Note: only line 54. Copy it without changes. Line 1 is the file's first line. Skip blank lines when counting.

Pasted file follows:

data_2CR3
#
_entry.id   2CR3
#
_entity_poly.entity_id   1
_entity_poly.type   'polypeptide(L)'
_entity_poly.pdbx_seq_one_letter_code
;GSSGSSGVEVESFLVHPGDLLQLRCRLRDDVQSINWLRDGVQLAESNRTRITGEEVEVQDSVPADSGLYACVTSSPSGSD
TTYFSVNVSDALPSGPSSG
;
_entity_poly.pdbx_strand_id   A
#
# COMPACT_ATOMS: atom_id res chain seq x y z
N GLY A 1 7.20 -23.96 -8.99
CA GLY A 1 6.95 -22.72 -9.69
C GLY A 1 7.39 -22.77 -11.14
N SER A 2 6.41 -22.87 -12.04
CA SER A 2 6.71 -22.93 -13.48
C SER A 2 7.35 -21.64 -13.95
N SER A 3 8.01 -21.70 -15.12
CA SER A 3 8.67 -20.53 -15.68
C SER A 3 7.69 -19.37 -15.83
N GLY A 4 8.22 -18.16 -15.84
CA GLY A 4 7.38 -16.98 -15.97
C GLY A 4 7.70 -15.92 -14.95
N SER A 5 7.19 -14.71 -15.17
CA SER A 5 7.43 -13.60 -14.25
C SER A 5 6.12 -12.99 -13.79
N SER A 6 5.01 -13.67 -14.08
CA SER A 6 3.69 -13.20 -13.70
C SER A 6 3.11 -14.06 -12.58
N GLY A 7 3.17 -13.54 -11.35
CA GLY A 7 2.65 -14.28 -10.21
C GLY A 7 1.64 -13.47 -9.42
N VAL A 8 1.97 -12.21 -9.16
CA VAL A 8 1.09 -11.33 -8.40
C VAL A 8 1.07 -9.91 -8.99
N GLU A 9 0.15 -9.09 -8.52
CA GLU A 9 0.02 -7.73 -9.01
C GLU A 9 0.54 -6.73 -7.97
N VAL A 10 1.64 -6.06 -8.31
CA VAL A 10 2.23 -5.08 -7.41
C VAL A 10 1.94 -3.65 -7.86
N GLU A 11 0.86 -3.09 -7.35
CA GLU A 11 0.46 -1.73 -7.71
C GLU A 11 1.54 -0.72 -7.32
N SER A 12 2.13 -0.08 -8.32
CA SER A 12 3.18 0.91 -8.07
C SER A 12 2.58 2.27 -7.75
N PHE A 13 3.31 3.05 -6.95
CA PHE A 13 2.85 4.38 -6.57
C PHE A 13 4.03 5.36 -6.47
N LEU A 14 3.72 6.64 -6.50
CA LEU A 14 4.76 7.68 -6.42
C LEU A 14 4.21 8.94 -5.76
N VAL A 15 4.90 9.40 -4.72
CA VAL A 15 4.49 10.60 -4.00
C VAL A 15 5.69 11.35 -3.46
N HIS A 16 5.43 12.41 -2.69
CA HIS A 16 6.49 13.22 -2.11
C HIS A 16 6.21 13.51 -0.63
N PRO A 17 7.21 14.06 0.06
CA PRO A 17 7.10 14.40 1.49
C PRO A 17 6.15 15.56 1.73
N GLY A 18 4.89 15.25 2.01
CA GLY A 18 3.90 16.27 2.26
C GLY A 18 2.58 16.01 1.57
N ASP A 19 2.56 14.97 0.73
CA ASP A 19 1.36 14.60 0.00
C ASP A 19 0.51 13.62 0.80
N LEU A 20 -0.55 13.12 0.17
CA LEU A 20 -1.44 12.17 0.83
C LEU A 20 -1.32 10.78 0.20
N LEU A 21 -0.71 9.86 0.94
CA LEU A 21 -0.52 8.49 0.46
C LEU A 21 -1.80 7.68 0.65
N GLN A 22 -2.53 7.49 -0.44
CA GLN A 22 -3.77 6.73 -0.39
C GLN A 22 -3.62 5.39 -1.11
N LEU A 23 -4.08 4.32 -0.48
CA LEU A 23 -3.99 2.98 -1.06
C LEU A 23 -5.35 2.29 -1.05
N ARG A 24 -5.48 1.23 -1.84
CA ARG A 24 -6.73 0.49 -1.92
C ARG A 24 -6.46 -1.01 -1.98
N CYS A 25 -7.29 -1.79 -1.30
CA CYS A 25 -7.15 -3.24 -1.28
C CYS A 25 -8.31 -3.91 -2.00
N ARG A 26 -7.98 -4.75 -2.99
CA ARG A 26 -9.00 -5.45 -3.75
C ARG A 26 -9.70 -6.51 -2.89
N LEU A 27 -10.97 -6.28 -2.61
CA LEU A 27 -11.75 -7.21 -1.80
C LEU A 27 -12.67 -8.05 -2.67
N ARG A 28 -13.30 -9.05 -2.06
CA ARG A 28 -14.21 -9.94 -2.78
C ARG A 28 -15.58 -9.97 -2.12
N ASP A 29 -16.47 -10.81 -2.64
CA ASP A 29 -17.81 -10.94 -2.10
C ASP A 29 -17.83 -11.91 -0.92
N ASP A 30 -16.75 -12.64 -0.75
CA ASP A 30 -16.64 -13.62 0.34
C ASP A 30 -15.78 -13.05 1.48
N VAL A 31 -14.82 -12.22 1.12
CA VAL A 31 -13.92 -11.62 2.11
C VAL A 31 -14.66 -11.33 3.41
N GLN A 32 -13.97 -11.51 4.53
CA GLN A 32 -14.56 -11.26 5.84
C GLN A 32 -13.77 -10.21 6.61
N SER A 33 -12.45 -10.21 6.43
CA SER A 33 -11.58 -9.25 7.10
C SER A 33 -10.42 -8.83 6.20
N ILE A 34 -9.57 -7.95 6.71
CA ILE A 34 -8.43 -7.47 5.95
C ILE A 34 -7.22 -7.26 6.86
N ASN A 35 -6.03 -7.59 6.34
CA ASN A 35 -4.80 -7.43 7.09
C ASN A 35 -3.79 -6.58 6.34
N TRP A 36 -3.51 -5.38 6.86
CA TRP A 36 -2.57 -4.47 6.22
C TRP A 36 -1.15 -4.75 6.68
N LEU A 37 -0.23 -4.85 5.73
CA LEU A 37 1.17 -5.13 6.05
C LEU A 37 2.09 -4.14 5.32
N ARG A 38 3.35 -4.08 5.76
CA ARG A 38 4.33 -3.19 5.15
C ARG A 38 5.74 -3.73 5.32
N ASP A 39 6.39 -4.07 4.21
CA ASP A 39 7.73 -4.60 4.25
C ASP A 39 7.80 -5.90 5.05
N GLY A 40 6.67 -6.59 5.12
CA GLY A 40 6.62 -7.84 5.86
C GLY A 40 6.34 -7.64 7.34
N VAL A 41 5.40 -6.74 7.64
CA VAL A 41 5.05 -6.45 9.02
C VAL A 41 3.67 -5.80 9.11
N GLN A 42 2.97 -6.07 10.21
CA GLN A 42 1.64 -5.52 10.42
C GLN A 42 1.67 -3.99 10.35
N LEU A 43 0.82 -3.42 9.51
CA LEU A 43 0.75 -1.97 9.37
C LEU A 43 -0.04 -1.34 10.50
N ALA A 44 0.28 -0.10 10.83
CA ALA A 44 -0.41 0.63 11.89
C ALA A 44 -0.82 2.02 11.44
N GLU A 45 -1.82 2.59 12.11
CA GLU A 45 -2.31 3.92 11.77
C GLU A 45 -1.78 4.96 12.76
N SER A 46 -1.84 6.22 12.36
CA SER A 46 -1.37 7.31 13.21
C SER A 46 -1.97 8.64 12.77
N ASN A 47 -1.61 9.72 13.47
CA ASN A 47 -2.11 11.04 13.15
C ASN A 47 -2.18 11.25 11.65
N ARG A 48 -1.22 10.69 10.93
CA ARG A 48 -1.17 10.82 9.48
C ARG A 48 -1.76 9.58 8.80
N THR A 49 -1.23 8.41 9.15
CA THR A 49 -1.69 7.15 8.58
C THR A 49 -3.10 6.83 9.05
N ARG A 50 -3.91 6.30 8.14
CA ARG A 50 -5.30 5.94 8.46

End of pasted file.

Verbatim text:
CA LEU A 14 4.76 7.68 -6.42